Quadrant 1 tasks are unavoidable, and because they’re so critical, they often consume a large part of your team’s focus and resources. The danger is that this could lead you to neglect the important, long-term goals in Quadrant 2 (or let your backlog pile up). To avoid this, try to keep tasks in this quadrant sparse in favor of pushing more tasks to other quadrants that can take them.
Examples of Do First tasks include:
- Fixing pressing problems QA might have raised
- Dealing with assignments with nearing deadlines
- Obtaining crucial information needed for the next steps of a project
Place items that are not urgent but important in this quadrant. These are activities that lead toward achieving your long-term product goals. Often, tasks in this quadrant do not have definite deadlines or even end dates, so putting them off in favor of more urgent tasks is easy.
Because tasks in Quadrant 2 often have a greater effect on your long-term success, your team should ideally spend the most time and effort on these tasks. Here, you accomplish tasks that offer opportunities and growth—instead of simply solving problems.
Examples of Schedule items include:
- Reviewing project budgets and optimizing for cost-efficiency
- Implementing ‘nice-to-have’ features
- Acting on user feedback to make product improvements
Filter tasks that are urgent but not important into the third quadrant. These are often tasks described as “busy work.” They are driven by necessity and have a minimal impact on your progress towards your long-term product goals.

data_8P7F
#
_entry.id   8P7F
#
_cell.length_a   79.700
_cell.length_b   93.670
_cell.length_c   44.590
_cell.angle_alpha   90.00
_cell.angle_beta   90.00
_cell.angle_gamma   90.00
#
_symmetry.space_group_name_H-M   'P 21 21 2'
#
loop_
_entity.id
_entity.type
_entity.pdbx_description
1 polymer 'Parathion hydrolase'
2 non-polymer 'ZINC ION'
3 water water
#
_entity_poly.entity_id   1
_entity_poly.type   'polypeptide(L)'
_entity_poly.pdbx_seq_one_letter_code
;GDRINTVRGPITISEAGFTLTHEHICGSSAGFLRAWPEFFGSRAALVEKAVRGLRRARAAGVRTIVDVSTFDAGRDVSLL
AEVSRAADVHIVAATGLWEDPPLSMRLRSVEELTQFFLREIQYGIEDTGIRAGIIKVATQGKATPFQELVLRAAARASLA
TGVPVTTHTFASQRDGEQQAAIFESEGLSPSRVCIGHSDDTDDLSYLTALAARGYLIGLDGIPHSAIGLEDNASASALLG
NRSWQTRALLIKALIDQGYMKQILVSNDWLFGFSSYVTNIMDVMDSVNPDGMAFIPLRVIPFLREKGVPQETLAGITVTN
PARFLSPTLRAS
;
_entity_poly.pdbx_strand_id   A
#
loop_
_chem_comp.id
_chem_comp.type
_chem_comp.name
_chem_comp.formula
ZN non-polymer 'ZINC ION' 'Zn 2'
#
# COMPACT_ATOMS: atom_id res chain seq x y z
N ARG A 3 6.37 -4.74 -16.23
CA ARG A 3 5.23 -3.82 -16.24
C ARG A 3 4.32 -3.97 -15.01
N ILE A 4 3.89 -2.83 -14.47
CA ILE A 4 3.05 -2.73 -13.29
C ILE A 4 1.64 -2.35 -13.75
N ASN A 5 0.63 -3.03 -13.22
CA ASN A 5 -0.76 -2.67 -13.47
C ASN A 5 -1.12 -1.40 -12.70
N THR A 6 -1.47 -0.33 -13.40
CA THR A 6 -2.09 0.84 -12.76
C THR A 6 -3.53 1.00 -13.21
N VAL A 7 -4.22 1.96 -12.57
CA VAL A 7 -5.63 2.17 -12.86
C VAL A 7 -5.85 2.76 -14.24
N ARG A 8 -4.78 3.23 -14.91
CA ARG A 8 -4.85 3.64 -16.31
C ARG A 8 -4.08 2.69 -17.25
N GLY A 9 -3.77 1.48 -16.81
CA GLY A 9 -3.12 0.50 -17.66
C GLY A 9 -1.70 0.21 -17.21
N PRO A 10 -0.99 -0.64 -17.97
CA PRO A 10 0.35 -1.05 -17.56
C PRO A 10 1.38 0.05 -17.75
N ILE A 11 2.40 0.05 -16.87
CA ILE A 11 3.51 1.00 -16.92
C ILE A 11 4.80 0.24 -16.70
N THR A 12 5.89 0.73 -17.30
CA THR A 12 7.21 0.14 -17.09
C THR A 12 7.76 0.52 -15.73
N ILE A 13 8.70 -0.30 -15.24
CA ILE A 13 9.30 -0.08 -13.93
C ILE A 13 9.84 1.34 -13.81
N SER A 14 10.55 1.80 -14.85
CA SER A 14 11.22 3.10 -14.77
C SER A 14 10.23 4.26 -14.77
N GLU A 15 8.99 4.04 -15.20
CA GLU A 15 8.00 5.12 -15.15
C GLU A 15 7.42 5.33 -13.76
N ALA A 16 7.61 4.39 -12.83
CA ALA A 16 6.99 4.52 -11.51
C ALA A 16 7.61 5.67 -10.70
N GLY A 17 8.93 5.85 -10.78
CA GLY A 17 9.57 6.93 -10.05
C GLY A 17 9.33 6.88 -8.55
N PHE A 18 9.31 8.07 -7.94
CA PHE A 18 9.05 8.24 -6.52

For product managers with lots of roles and responsibilities to juggle, delegating these tasks allows you to focus more on the things that matter most to achieving key business outcomes. You might also have some activities which you prefer to outsource to other developer teams, rather than keeping them in-house – typically, the ones which are the least important parts of your SDLC. Or, you could choose to automate certain processes to free up your team’s time.
Examples of Delegate tasks include:
- Attending meetings of low importance
- Switching to autonomous testing
- Areas where your existing team has skill gaps
Time-wasting activities that are neither urgent nor important fall into the Don’t Do quadrant. They get in the way of meaningful work and can derail project timelines, without adding any value to the end product itself.
Don’t Do tasks can also include things that you want your team to actively avoid doing, like ineffective processes from previous which you’ve identified in retrospective meetings.
Examples of Don’t Do activities include:
- Implementing features of low importance
- Leave major coding activity for the last day of a sprint
Take Control of Your Time by Prioritizing
The Eisenhower decision matrix is a prioritization framework that helps product managers see which tasks to delegate, which to eliminate, and which to focus their efforts on most. Planning ahead for delivery timelines then becomes significantly easier, once your teams have a clear understanding of the importance and urgency of different tasks.